• Static lunge with bicep curls. Assume a deep lunge position (ensuring the knee of the front leg stays behind the toes). Holding a weight in both hands, complete a bicep curl by bending the elbows to bring the weight up toward the shoulders. Don’t forget to switch legs. To progress, try adding a small downward pulse with each arm curl to deepen the lunge. You can also try other various arm movements in this position, such as tricep extensions, an upright row, or an overhead press.
  • Half-kneeling with an overhead press. This is a great way to build hip and core stability. Assume a half-kneeling position (you’re on one knee while the other leg is out in front balancing on the foot), the closer the front leg is to the middle of your body, the more challenging it is for balance (again make sure the knee is behind the toes). With a lighter weight in the arm opposite the front leg, lift overhead until you reach a “Y” position. To progress, try kneeling on a softer surface. You can also add other movements with the arms such as a one-armed row or bicep curl.

Back And Arms

These extension biased moves will help keep your butt and entire back strong.

  • Prone extension. Lying on your stomach, assume a starfish position. Tighten the core (to prevent overextending the back) as you lift the arms and legs off the ground. Focus on squeezing the glutes and shoulder blades as you hold for 3-5 seconds. To progress try bringing the arms overhead as you lift or alternate lifting the opposite arm and leg together.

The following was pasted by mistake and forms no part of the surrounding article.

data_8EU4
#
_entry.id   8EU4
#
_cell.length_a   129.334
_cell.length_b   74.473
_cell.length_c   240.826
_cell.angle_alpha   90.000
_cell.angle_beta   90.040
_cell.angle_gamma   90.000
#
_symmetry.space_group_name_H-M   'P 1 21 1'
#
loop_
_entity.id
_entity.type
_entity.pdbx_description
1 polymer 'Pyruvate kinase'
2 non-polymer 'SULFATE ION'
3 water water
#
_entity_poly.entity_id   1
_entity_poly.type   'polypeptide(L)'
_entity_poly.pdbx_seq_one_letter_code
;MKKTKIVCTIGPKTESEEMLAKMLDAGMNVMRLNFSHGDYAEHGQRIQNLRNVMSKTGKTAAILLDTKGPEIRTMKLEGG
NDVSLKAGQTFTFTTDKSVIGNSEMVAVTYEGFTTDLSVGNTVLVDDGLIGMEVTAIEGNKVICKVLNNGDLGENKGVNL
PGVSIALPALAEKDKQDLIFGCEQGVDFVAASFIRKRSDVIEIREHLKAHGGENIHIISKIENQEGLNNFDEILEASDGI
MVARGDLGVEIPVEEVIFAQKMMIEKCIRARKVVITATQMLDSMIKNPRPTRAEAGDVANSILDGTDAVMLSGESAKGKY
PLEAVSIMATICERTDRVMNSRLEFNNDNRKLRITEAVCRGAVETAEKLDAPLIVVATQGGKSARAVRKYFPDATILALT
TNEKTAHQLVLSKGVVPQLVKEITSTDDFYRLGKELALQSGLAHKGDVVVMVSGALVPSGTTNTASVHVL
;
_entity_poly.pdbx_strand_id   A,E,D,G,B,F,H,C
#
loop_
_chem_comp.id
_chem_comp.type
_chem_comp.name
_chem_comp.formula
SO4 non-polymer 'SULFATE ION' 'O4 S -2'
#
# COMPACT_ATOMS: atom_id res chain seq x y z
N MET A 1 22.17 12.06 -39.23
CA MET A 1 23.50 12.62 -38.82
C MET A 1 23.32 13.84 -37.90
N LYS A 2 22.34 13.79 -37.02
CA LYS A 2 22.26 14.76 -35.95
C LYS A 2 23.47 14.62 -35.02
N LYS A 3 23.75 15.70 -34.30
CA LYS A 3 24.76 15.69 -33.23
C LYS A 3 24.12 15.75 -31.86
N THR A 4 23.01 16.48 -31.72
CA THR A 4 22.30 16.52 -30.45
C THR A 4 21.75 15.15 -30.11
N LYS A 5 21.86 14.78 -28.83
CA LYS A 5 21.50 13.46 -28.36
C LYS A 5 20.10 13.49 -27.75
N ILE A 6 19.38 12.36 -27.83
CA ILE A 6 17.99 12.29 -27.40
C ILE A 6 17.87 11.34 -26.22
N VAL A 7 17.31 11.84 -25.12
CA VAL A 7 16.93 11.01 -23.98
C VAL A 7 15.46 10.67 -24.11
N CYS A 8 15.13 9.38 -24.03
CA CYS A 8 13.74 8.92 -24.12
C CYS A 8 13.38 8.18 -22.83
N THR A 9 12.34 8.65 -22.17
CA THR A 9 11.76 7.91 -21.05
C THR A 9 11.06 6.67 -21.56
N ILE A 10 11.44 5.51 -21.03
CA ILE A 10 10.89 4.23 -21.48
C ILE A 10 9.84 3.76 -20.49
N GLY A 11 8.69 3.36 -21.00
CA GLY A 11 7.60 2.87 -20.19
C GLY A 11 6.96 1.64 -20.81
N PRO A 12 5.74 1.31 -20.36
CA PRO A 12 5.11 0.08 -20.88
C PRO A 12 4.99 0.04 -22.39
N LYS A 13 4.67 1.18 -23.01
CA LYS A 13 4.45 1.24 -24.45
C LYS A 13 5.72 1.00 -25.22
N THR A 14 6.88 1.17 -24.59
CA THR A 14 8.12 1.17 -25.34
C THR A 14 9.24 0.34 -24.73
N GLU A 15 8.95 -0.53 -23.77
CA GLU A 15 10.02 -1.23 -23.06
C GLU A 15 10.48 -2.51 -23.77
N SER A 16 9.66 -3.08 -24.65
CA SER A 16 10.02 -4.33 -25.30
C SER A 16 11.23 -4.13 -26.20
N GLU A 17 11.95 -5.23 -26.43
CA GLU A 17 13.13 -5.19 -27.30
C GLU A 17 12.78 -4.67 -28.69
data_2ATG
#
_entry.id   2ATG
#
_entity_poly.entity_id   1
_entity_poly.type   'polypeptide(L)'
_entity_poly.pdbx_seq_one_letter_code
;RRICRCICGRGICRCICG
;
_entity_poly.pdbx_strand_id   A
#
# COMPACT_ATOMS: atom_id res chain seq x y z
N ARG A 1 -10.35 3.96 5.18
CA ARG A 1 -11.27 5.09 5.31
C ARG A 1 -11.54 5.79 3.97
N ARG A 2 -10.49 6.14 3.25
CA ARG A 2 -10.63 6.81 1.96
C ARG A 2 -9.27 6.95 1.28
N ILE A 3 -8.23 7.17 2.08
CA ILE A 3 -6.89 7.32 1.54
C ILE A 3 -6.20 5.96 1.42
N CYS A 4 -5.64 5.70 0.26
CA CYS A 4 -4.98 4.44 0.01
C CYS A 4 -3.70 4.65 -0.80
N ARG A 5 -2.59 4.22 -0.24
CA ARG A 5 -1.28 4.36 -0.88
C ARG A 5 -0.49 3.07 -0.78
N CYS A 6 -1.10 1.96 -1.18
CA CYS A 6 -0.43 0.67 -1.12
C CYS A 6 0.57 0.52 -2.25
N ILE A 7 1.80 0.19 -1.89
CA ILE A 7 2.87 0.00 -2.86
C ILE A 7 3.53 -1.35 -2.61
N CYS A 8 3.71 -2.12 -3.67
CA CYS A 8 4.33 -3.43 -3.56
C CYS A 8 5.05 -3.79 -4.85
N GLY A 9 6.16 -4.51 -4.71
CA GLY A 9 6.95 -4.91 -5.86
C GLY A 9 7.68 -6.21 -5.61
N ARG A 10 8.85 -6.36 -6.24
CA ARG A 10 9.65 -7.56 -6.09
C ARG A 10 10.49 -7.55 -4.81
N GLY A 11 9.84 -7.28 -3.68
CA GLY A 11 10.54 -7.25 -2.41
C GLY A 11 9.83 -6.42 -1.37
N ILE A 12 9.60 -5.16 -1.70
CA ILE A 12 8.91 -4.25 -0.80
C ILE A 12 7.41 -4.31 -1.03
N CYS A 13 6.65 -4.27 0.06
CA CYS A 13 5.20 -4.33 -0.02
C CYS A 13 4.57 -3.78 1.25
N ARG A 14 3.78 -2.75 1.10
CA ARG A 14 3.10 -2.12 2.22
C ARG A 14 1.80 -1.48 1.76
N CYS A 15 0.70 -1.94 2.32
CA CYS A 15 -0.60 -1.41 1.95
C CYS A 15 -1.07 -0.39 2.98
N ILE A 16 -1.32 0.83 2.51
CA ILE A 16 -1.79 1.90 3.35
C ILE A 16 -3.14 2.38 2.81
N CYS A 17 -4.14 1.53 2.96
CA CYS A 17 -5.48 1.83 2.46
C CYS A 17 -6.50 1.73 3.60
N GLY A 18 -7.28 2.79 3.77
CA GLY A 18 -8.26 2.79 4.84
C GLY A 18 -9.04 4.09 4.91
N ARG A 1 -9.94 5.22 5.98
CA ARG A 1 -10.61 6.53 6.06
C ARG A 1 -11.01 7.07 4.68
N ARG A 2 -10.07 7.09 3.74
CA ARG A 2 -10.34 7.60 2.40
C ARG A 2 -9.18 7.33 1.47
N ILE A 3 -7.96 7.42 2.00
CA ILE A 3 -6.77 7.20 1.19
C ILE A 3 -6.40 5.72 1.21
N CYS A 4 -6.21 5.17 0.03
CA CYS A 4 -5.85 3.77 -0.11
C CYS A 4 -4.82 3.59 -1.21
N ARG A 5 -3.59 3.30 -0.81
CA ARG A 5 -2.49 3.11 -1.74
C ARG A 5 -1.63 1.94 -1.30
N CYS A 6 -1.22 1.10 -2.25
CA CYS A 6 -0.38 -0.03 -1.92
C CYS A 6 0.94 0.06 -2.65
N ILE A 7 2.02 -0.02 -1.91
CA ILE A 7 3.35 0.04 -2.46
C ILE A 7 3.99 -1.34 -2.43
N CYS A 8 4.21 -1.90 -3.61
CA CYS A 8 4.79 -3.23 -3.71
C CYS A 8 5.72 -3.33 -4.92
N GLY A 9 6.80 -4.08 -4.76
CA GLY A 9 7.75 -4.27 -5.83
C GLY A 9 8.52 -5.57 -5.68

• Bent over row. With the legs, a comfortable distance apart, lean forward until the back is parallel with the floor. With weights in your hands in front, bend the elbows (while keeping them close to the body) as you bring the arms back and squeeze the shoulder blades together. Focus on keeping the neck relaxed. To progress or modify, try a fly motion by bringing the arms out to the side (into a “T”) or adding a tricep extension at the end of each motion repetition.
  • Squats with an arm “chop.” With a weight in one hand, squat to touch the weight to your opposite ankle. As you come back up to standing, push the weight up overhead (above the same shoulder you’re holding the weight in). Using one arm at a time promotes rotational strength of the body. Make sure to keep good squat form with a neutral spine and knees behind the toes. To progress move to a single leg squat (try without any arm movements first and progress if tolerated).

Ankle Stability

Having good strength and stability at each part of the lower body promotes optimal balance for running. Ankles can often be the “weakest link.”

  • Heel raises. The simple exercise of lifting the heels is great for runners. It should be easy to progress to single leg raises and standing on unstable surfaces like foam while performing them.